Later On

A blog written for those whose interests more or less match mine.

Starting that journal…

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Louis Menand has some warnings:

… The impulse to keep a diary is to actual diaries as the impulse to go on a diet is to actual slimness. Most of us do wish that we were slim diarists. It’s not that we imagine that we would be happier if we kept a diary; we imagine that we would be better—that diarizing is a natural, healthy thing, a sign of vigor and purpose, a statement, about life, that we care, and that non-diarizing or, worse, failed diarizing is a confession of moral inertia, an acknowledgment, even, of the ultimate pointlessness of one’s being in the world. Still, rationally considered, what is natural or healthy about writing down what happened every day in a book that no one else is supposed to read? Isn’t there something a little O.C.D. about this kind of behavior? Writing is onerous (especially with an ultra-thin pencil)—writing feels like work because it is work—and, day by day, life is pretty routine, repetitive, and, we should face it, boring. So why do a few keep diaries, when diary-keeping is, for many, too much?

Three theories immediately suggest themselves. They are theories of the ego, the id, and the superego (and what is left, really?).

The ego theory holds that maintaining a diary demands a level of vanity and self-importance that is simply too great for most people to sustain for long periods of time. It obliges you to believe that the stuff that happened to you is worth writing down because it happened to you. This is why so many diaries are abandoned by circa January 10th: keeping this up, you quickly realize, means something worse than being insufferable to others; it means being insufferable to yourself. People find that they just can’t take themselves seriously enough to continue. They may regret this—people capable of taking themselves seriously tend to go farther in life—but they accept it and move on to other things, such as collecting stamps.

The id theory, on the other hand, states that people use diaries to record wishes and desires that they need to keep secret, and to list failures and disappointments that they cannot admit publicly have given them pain. Diary-keeping, on this account, is just neurotic, since the last thing most people want to do with their unconsummated longings and petty humiliations is to inscribe them permanently in a book. They want to forget them, and so they soon quit writing them down. Most people don’t confess; they repress.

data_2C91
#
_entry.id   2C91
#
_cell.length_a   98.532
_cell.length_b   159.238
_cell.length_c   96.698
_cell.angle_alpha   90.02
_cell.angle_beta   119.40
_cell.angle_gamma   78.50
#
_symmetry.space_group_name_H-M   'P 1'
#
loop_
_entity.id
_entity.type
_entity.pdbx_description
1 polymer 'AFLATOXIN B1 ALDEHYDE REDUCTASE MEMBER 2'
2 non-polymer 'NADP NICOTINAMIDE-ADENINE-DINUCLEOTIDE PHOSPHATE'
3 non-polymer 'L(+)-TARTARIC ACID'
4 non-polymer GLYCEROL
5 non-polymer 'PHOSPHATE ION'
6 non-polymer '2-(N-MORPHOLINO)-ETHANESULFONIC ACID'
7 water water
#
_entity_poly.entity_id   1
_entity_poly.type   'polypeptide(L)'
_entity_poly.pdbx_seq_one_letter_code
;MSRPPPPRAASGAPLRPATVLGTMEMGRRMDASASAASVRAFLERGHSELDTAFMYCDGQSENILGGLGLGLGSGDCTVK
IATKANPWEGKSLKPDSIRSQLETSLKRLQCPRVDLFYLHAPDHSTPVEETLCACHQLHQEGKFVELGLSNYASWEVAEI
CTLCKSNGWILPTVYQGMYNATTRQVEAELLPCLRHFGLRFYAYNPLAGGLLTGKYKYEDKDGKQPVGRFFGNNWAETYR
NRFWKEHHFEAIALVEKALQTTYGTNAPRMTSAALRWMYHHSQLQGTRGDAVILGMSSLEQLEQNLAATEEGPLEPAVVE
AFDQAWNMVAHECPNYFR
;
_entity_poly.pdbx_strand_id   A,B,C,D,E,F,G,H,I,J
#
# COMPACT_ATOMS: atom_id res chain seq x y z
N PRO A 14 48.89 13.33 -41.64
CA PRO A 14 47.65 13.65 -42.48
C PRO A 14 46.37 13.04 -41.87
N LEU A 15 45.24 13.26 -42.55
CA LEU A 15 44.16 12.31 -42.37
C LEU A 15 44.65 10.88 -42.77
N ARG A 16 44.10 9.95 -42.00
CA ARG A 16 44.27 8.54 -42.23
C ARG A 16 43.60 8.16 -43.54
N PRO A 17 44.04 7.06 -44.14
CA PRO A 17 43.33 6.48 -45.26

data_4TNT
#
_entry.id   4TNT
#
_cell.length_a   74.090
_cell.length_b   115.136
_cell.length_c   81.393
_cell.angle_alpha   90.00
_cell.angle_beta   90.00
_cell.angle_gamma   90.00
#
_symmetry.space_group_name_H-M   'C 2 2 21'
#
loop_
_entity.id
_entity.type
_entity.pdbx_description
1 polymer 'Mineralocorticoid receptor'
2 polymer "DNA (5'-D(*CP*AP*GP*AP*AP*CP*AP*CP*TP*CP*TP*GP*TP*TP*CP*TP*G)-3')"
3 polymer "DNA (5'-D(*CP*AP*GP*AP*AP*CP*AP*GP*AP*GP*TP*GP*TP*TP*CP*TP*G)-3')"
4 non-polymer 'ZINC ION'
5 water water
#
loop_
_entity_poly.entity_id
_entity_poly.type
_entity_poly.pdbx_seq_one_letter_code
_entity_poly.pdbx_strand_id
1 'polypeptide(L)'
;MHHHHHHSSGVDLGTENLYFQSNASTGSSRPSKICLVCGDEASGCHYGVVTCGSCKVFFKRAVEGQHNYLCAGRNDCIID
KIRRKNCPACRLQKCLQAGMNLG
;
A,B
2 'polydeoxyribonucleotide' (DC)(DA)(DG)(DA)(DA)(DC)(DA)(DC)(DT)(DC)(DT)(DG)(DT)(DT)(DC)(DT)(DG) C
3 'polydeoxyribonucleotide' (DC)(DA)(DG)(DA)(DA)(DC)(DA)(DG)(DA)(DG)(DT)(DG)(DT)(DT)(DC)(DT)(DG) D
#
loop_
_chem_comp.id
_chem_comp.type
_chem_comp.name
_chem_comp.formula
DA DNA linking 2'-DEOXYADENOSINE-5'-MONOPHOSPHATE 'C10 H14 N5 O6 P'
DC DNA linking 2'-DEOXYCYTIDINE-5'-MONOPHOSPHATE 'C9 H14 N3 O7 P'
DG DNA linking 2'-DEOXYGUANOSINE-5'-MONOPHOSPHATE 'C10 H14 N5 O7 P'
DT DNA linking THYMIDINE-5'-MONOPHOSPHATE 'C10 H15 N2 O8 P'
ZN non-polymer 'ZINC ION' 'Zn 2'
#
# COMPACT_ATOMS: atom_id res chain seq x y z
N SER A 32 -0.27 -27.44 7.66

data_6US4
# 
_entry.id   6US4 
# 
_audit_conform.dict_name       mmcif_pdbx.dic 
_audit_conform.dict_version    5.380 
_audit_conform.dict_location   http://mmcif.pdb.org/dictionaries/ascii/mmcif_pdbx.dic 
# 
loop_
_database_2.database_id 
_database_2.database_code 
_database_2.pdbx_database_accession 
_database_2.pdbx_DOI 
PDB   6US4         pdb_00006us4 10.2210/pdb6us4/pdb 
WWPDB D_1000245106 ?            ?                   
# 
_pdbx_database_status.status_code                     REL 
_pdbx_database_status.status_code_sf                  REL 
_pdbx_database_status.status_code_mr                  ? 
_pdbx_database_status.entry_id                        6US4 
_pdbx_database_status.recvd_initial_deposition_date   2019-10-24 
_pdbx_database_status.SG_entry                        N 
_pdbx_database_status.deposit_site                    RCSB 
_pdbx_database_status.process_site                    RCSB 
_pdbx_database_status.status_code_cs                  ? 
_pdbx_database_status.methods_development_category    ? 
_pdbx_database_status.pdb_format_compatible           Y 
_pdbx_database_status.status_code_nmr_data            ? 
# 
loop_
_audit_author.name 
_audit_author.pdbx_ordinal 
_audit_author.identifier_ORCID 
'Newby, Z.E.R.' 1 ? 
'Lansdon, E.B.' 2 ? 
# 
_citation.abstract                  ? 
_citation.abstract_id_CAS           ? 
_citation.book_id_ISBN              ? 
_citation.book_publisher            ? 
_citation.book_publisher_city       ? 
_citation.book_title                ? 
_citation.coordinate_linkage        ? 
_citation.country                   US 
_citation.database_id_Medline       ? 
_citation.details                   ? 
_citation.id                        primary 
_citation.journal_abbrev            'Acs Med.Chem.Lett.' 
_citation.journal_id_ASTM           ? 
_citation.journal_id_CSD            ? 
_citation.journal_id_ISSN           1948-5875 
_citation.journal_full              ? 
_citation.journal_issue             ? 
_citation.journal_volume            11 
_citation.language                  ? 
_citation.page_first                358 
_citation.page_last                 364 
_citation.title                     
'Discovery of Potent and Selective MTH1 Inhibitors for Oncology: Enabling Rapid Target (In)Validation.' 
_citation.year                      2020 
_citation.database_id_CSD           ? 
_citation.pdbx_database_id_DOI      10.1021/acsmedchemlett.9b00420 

And the superego theory, of course, is the theory that diaries are really written for the eyes of others. They are exercises in self-justification. When we describe the day’s events and our management of them, we have in mind a wise and benevolent reader who will someday see that we played, on the whole, and despite the best efforts of selfish and unworthy colleagues and relations, a creditable game with the hand we were dealt. If we speak frankly about our own missteps and shortcomings, it is only to gain this reader’s trust. We write to appease the father. People abandon their diaries when they realize that the task is hopeless.

These are powerful, possibly brilliant theories, and they account for much. But, though they help explain why people generally don’t like to write diaries, they do not explain why people generally do like to read them. The obvious assumption is that we read diaries because we want to know what the diarist was really like as a person, but how plausible, even in the case of famous diarists, is this? It’s true that we read the diaries of Virginia Woolf because they were written by Virginia Woolf, who, in addition to being an interesting novelist, was an interesting character. But (a paradox of representation) we would actually feel that we had a more intimate sense of Virginia Woolf if we read about her in someone else’s diary. Woolf described from the outside by another person is likely to give us a more vivid picture of what Virginia Woolf was really like than Woolf described from the inside by herself. Introspection is not as reliable as observation. (That’s why we have shrinks.)

More at the link, including some nice quotations from Pepy’s diaries.

Written by Leisureguy

6 December 2007 at 12:10 pm

Posted in Daily life, Writing

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